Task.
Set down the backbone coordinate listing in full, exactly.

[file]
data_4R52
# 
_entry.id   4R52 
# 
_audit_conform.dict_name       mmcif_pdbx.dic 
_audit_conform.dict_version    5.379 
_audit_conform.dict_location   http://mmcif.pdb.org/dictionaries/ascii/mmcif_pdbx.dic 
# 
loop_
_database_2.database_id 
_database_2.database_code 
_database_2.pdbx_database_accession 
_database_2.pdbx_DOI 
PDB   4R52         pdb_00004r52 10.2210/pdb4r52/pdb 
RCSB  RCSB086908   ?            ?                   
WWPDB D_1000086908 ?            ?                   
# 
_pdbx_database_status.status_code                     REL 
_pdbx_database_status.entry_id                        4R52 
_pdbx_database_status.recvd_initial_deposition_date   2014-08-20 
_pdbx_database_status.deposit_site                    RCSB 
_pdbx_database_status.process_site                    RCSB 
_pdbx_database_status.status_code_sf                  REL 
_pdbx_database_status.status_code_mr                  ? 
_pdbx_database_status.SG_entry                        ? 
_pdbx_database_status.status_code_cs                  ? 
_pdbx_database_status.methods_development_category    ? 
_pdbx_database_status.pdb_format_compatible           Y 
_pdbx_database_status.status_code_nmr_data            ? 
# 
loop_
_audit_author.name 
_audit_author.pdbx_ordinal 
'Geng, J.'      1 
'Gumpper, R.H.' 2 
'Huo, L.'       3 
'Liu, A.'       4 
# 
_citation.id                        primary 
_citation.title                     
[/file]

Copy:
data_4R52
# 
_entry.id   4R52 
# 
_audit_conform.dict_name       mmcif_pdbx.dic 
_audit_conform.dict_version    5.379 
_audit_conform.dict_location   http://mmcif.pdb.org/dictionaries/ascii/mmcif_pdbx.dic 
# 
loop_
_database_2.database_id 
_database_2.database_code 
_database_2.pdbx_database_accession 
_database_2.pdbx_DOI 
PDB   4R52         pdb_00004r52 10.2210/pdb4r52/pdb 
RCSB  RCSB086908   ?            ?                   
WWPDB D_1000086908 ?            ?                   
# 
_pdbx_database_status.status_code                     REL 
_pdbx_database_status.entry_id                        4R52 
_pdbx_database_status.recvd_initial_deposition_date   2014-08-20 
_pdbx_database_status.deposit_site                    RCSB 
_pdbx_database_status.process_site                    RCSB 
_pdbx_database_status.status_code_sf                  REL 
_pdbx_database_status.status_code_mr                  ? 
_pdbx_database_status.SG_entry                        ? 
_pdbx_database_status.status_code_cs                  ? 
_pdbx_database_status.methods_development_category    ? 
_pdbx_database_status.pdb_format_compatible           Y 
_pdbx_database_status.status_code_nmr_data            ? 
# 
loop_
_audit_author.name 
_audit_author.pdbx_ordinal 
'Geng, J.'      1 
'Gumpper, R.H.' 2 
'Huo, L.'       3 
'Liu, A.'       4 
# 
_citation.id                        primary 
_citation.title                     